Fokker T2. Stand-off scale model for radio control, with .40 to .60 power.
Quote: "Non-stop coast to coast, May 2, 1923. Simple in line, it makes an interesting ship for .40-.60 mills. Stand-Off R/C Fokker T-2 by Don Martin.
While looking for a radio control Stand-Off Scale project recently, I attempted to find something out of the ordinary that hadn't been modeled before. My interest was in aircraft involved in history making 'first' flights and to my surprise I found the choice in this category was narrowing down.
One airplane in this select group did stand out as being neglected by modelers, the Fokker T-2. This aircraft made the first successful non-stop flight across the United States on May 2, 1923. Powered by a 400 hp Liberty engine it lifted 10,695 pounds off the runway at Roosevelt Field, Long Island, NY and under the skillful guidance of Lieutenants John Macready and Oakley Kelly landed safely 26 hours and 50 minutes later at San Diego, California. Considering the lack of navigational aids and the relatively primitive aircraft and engines of the day, this was truly a remarkable accomplishment.
Why then should the Fokker T-2 with this outstanding contribution to Aviation history be neglected as a subject for modeling? Perhaps one contributing factor is its very boxy design with proportions not readily suitable to a stable flying model. I have to admit I passed it by at first for this very reason, and perhaps it was that same reason that made me reconsider. Certainly it would be a challenge, so I decided to give it a try.
It was quite obvious that some modifications would have to be made, but since this was to be a Stand-Off Scale, it seemed feasible that a presentable model could be constructed. My first source of reference was an article in National Aeronautics for Spring 1973 which contained a reduced copy of blueprints obtainable through the Smithsonian Institution. I send for the drawings and these plus a borrowed copy of 'Armchair Aviator' for July, 1973 featuring the T-2 story was all I needed to get started.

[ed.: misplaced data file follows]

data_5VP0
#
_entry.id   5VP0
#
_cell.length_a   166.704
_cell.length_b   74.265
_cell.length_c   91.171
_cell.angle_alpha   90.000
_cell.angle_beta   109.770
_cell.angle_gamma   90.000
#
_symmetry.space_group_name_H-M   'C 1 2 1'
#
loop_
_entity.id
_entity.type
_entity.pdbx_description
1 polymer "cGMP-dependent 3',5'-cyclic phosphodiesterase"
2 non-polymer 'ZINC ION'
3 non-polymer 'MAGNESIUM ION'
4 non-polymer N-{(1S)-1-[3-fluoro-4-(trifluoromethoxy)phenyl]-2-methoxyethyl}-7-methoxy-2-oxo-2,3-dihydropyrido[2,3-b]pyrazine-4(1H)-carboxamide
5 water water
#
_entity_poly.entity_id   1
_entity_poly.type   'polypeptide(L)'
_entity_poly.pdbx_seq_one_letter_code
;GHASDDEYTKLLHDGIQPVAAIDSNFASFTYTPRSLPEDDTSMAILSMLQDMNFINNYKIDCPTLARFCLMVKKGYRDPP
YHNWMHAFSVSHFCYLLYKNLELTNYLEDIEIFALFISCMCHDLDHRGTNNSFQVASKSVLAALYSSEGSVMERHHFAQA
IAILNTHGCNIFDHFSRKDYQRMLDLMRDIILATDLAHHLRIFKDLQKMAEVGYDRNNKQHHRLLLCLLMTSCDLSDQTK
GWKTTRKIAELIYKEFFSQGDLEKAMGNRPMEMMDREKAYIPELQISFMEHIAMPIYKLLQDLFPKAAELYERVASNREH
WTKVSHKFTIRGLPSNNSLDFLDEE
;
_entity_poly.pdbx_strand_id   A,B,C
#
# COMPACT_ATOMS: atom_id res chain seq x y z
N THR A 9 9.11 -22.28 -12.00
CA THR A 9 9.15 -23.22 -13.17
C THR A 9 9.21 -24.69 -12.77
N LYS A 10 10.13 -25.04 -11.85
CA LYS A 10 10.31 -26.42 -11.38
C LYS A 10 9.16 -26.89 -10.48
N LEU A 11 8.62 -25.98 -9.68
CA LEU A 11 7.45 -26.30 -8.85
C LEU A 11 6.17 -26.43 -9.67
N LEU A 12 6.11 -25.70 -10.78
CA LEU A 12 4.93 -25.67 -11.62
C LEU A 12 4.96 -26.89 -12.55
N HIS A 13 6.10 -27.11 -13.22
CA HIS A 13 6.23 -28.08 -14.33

The size of the model was chosen to make use of an Enya .45 which had been sitting idle in the shop for some time. This gave me a fuselage large enough to contain most any size radio gear. Since I believe in making use of all equipment that is still in good working order I planned on utilizing an older Heath 3-channel receiver and some World Engines S4B servos. In fact, the transmitter for this rig is a Heath GD-47 modified for single stick and converted to 53.3 mHz.
The major changes incorporated in the final design include lengthening the nose moment, enlarging all tail surfaces and the ailerons as well as changing the contour of the cowling, to accommodate the Enya .45. All things considered the finished model measure up quite closely to my original expectations.
Construction. Let's start by building the wing spar. Yes, you read it correctly, the wing spar and if you will bear with me I think you will agree it is a simple way of building a wing. Trying to join two completed wing halves at the proper dihedral angle while fitting and gluing gussets plagued me from the beginning of my modeling career until I built my first gas model. The method used made wing construction so much easier I can't remember using any other method since then and the T-2 is no exception.
The entire main spar from tip to tip is made flat on the building board, complete with dihedral gussets before any other framework is added. This method will work with any type of dihedral and will present no problems even when using a wing jig. Since it is impractical due to limited space on the plans to show more than half the wing on a plane this size it will be necessary to draw out the other half of the spar. I usually keep a roll of shelving paper on hand for this purpose and it shouldn't take more than 15 or 20 minutes to layout a workable drawing..."
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